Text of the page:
ICP’s Guide to Resolving Conflict in the Workplace
As I’m sure we would all agree, workplace conflict comes up in many workplaces. You might be surprised however, to hear that it can be actually be beneficial…if approached correctly.
Conflict so often turns negative not because of differing opinions, but because of how we express these opinions.
Disagreements in approaching a task, or an argument over different views are just two of many examples of how conflict arises. And we’ve all seen how these can be damaging to relationship in the office, if handled poorly. However, if these moments of tension are fostered as a common obstacle and viewed as an opportunity it can be highly useful.
By following these ten steps you, and your workplace, can grow through workplace conflict and maintain an enjoyable workplace culture.
Understand the issue
It is important that once you find yourself involved in a conflict that you answer these two questions; What caused it? What emotions surround it? Allowing for a moment to answer this will give you perspective and clarity in resolving the issue. Also, it may be that the conflict will not go away on its own, rather there can be a risk that is can fester and get worse if ignored.
Define acceptable behaviour
Managers should define what is appropriate behavior so everyone is clear about what is expected and accepted. Knowing what behavior is expected from you and from others draws a line in how conflict should be handled, and highlights when this line has been crossed and appropriate action needs to be taken. Defining acceptable behavior should also be done on a personal level. How do you want to hold yourself in light of conflict? And what behavior will guarantee the best outcome for you and your colleagues?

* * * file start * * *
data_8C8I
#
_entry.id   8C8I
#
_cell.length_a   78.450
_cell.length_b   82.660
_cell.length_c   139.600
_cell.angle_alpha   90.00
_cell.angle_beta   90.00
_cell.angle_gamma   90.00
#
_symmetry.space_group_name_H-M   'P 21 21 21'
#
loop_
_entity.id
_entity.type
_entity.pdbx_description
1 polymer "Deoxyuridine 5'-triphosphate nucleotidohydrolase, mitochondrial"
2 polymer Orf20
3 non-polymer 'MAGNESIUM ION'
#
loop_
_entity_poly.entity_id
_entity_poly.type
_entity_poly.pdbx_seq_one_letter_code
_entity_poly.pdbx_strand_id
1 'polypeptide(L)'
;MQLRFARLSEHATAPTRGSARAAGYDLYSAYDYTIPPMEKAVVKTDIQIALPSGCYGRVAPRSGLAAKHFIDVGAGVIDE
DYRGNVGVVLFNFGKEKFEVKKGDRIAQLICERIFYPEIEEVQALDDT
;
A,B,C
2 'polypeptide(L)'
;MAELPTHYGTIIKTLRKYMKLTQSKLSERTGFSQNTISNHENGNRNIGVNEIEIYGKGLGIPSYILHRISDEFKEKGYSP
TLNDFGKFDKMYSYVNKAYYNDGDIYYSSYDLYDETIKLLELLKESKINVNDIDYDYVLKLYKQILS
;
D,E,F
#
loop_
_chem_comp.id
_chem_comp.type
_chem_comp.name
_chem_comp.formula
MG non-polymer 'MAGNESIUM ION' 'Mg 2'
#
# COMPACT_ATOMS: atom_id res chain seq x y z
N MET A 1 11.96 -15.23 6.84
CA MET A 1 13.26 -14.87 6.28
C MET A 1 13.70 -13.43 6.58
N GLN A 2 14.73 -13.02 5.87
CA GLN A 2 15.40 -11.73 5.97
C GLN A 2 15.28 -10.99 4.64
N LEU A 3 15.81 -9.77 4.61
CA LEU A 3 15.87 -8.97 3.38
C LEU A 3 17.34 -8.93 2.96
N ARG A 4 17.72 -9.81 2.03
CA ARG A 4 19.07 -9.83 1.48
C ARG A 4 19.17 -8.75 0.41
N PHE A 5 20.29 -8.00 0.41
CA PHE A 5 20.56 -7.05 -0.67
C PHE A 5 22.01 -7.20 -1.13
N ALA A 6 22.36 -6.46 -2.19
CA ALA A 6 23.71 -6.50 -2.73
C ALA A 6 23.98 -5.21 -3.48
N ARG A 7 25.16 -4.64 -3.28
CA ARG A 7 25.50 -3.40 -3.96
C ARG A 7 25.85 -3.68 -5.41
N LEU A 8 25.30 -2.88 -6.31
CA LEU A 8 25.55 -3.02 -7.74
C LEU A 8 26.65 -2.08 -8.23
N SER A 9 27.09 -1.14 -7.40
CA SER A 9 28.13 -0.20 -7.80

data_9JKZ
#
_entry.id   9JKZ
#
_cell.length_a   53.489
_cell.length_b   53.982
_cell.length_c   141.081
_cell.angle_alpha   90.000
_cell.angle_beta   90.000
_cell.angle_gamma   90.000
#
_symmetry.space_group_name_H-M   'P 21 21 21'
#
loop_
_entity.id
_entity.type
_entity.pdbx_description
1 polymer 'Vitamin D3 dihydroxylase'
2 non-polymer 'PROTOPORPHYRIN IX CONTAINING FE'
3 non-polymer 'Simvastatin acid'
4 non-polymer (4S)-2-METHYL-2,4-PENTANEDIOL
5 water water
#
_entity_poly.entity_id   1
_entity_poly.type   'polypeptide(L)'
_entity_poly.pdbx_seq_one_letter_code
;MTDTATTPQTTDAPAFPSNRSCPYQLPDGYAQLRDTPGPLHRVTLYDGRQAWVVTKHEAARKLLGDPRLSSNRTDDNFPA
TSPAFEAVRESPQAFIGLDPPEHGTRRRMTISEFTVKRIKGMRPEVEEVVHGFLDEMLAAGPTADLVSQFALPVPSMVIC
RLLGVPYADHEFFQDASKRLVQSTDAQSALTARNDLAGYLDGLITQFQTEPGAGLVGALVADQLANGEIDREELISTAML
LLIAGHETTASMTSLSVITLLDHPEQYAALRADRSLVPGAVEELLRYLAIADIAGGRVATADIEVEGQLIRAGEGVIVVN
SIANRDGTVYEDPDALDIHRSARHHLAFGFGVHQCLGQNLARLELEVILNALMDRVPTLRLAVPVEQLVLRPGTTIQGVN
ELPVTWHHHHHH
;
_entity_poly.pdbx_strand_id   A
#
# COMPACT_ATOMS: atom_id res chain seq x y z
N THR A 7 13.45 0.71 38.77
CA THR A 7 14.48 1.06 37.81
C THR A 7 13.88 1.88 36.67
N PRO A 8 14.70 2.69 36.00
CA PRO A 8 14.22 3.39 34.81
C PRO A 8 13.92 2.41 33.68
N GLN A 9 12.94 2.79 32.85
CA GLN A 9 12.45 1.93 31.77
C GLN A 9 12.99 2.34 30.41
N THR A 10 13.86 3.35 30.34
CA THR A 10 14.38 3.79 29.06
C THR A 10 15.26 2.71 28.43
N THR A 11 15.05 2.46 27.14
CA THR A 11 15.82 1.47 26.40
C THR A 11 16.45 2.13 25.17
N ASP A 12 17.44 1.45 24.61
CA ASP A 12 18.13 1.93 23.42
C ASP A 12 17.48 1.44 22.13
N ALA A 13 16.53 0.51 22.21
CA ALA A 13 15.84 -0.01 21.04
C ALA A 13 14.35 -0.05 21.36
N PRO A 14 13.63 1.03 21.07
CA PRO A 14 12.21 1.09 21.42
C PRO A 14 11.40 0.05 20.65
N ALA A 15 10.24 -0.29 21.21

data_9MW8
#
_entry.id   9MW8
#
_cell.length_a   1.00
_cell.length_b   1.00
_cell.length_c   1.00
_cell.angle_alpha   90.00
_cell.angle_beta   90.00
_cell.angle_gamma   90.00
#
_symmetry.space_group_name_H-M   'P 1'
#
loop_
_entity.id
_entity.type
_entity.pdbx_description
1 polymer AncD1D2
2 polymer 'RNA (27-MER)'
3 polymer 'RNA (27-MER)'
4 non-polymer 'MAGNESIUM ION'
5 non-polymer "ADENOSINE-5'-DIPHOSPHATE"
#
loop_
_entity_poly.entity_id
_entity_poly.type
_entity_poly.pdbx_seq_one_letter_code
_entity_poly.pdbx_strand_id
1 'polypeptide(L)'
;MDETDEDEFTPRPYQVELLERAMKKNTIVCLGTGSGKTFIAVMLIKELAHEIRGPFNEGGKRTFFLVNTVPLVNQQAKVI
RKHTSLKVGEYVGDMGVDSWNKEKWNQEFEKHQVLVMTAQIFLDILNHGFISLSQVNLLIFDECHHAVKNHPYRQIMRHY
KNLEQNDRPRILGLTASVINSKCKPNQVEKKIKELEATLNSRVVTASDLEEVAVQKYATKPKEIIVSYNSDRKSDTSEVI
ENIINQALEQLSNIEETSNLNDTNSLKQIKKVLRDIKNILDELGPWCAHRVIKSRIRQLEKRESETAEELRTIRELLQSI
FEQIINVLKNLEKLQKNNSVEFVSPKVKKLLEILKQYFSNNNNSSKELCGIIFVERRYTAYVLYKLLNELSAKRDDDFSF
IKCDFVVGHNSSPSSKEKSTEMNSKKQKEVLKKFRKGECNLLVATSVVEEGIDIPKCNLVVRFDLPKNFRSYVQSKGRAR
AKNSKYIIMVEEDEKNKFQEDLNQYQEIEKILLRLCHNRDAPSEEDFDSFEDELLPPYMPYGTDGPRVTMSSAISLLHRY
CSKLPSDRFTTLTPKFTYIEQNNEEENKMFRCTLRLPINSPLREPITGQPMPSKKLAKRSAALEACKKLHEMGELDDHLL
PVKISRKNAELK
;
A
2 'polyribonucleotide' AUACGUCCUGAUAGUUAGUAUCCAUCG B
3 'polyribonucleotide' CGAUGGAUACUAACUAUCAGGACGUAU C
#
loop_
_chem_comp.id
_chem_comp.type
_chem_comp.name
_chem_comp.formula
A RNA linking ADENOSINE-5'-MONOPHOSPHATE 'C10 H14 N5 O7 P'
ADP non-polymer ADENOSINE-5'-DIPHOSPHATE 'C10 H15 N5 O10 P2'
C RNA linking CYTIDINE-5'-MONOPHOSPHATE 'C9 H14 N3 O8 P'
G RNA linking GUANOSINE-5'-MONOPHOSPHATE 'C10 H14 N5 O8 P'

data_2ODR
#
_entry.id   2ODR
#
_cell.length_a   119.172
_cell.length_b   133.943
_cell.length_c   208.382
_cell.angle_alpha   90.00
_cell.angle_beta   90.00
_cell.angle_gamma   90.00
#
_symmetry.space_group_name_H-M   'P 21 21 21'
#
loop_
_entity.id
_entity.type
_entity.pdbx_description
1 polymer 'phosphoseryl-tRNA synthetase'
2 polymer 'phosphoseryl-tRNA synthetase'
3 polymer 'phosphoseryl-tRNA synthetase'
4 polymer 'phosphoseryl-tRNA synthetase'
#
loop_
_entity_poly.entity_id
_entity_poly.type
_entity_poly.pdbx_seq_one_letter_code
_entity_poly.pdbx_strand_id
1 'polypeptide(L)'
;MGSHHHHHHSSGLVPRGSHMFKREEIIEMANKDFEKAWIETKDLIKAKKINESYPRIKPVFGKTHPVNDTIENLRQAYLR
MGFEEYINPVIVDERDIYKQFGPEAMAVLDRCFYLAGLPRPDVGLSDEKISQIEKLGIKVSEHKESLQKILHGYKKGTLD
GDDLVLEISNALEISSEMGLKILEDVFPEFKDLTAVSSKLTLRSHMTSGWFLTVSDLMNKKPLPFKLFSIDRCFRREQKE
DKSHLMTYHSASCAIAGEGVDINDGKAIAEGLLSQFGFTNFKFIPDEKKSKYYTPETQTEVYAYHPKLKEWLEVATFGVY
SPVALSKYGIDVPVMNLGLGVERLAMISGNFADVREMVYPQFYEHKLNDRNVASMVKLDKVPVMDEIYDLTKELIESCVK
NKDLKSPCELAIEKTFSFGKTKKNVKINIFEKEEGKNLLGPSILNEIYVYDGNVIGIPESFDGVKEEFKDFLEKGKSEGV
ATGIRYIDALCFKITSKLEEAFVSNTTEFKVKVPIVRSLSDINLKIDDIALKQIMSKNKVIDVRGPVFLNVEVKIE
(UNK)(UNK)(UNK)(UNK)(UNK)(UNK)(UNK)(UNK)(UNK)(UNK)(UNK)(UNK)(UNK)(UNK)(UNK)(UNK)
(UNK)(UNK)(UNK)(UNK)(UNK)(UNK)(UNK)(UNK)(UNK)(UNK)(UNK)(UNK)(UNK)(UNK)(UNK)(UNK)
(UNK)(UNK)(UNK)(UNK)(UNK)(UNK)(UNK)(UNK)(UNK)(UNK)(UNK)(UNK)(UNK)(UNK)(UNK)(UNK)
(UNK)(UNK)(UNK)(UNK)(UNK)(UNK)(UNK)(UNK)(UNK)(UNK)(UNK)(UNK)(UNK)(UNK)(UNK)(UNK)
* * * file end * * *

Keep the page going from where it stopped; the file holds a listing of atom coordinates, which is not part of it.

Speak well, listen well
When speaking, be assertive; but give others an opportunity to speak and be an effective listener. Showing respect for the opinion instantly helps people regulate their emotions tied up with the situation and allows for more effective communication. Don’t interrupt, don’t get distracted, just take in what they have to say and allow them to repay the favour when it’s your turn to speak.
Walk in their shoes
This is so often said be little practiced. But if you make the conscious effort to consider the other party involved you can strategize for the best outcome and understand their standpoint. If you are managing a team and there is conflict between team-members this also applies; be deliberate about seeing the issue from all perspectives and remain as independent as possible.
If you are involved in the conflict yourself, you may not like to admit it, but you aren’t right all of the time, at least not 100% right. So consider this, compromise and make adjustments in light of what someone else has to say. Taking two people’s perspectives and combining the best from both is a much more effective solution.
Provide clarity about roles and responsibilities
Clarity in this aspect prevents any confusion around what everyone are attempting to achieve. Conflict frequently arises because of confusion and people not being on the right page. So if you are leading a team and there is conflict emerging, then often a really valuable step is to make sure that everyone is clear on their roles and their responsibilities.